Simplicity of line rental changes ruined by TalkTalk contract changes
For anyone ordering a TalkTalk broadband package there are now three contract lengths to choose from - 12, 18 or 24 months. Initially this sounds like a good idea but the implementation seems a little confusing and seems to default to a 24 month contract if you don't pay careful attention. Currently a 24 month contract is the longest Ofcom allows on consumer broadband.
On what should be the go to faster broadband packages(i.e. VDSL2) the pricing is:
- 12 month contract, £32/month plus £50 set-up fee
- 18 month contract, £27/month plus £50 set-up fee
- 24 month contract, £28.50/month plus £50 set-up fee
As is pretty normal these days the set-up fee applies no matter whether you are migrating in, upgrading from ADSL2+ or getting a new line activated. The price is guaranteed for the term of the contract, and this must be the reason why the two year contract is more expensive than the 18 month one. NOTE: The TalkTalk website is a little confusing as prices appear to be missing in some places. UPDATE: Tuesday 20th December, the missing price figures are now in place on the TalkTalk website.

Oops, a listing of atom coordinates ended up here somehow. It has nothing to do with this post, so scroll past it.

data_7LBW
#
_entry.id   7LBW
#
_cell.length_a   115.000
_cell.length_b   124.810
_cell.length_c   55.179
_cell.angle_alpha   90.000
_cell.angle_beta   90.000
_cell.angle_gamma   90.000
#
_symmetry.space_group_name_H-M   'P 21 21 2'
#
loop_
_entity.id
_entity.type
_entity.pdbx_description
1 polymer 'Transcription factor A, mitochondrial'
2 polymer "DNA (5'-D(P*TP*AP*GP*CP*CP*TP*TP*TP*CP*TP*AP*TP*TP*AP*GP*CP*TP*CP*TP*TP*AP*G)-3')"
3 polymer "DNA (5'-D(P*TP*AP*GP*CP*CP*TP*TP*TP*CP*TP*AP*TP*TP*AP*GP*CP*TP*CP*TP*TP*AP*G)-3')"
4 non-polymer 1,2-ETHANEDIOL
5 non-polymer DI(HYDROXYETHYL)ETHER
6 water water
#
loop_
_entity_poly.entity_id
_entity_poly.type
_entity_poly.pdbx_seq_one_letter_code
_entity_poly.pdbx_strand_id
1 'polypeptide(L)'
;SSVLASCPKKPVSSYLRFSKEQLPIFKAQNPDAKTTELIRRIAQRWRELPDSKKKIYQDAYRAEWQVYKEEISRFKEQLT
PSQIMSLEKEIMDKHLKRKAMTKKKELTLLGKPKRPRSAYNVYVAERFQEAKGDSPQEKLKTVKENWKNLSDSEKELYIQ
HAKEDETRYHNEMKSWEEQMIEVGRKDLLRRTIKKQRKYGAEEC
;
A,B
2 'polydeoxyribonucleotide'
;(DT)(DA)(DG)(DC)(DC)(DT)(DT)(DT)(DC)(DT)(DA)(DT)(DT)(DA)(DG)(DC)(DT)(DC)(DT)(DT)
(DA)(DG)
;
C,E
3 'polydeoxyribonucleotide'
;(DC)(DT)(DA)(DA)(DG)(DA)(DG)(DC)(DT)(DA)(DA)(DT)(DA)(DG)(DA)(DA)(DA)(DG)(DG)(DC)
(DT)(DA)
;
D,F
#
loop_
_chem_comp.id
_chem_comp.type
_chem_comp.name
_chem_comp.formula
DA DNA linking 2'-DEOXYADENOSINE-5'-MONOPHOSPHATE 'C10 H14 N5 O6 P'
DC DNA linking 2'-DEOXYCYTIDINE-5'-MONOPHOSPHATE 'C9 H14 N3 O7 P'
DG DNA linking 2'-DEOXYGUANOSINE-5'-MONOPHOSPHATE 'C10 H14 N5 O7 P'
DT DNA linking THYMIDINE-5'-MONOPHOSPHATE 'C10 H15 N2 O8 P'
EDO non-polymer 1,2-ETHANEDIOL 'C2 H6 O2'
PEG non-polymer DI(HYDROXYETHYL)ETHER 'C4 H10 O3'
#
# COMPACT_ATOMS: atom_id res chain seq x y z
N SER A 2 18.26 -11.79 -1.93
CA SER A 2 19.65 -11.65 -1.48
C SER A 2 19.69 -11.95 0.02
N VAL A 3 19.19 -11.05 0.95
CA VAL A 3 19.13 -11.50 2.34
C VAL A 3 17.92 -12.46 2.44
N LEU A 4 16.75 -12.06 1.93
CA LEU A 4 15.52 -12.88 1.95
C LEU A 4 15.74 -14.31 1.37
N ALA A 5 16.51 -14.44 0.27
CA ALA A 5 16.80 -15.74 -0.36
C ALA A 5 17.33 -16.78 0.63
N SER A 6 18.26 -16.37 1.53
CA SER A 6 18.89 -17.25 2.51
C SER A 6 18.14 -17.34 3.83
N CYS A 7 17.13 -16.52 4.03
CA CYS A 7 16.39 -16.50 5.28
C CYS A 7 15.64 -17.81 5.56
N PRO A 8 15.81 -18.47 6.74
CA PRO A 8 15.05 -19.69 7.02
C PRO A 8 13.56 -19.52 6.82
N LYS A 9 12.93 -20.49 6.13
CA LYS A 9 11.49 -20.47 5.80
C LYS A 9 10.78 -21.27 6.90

The set-up and monthly prices of the TV packages have changed with price rises and set-up fees between £25 and £100.
While Ofcom does allow 24 month contracts, given the pace of change expected in the broadband market as ultrafast rolls out, if there is to be rapid adoption Ofcom would do well to very quickly review the consumer contract market. Of particularly irk, is that for people who've completed the 12 month minimum term at the wholesale level for VDSL2, the vast majority when migrating are met with new 12/18/24 contracts even though at the wholesale level a GEA-FTTC migration only carries a 1 month term. The longer contracts seemed fairer when promotions meant free activations, free hardware and various vouchers.
With the revived talk of Universal Service Obligation broadband vouchers, unless consumer contracts are sorted out, there is the real situation on the way that come 1st January 2020, people wanting to switch to whoever is able to supply better broadband may be faced with the choice of paying off a contract OR waiting for months before they can upgrade. Ofcom needs to act NOW, rather than the more usual retrospective remedy method to ensure that consumers and SME are free to make use of whatever better broadband vouchers are available without the noose of long contracts from existing slow services.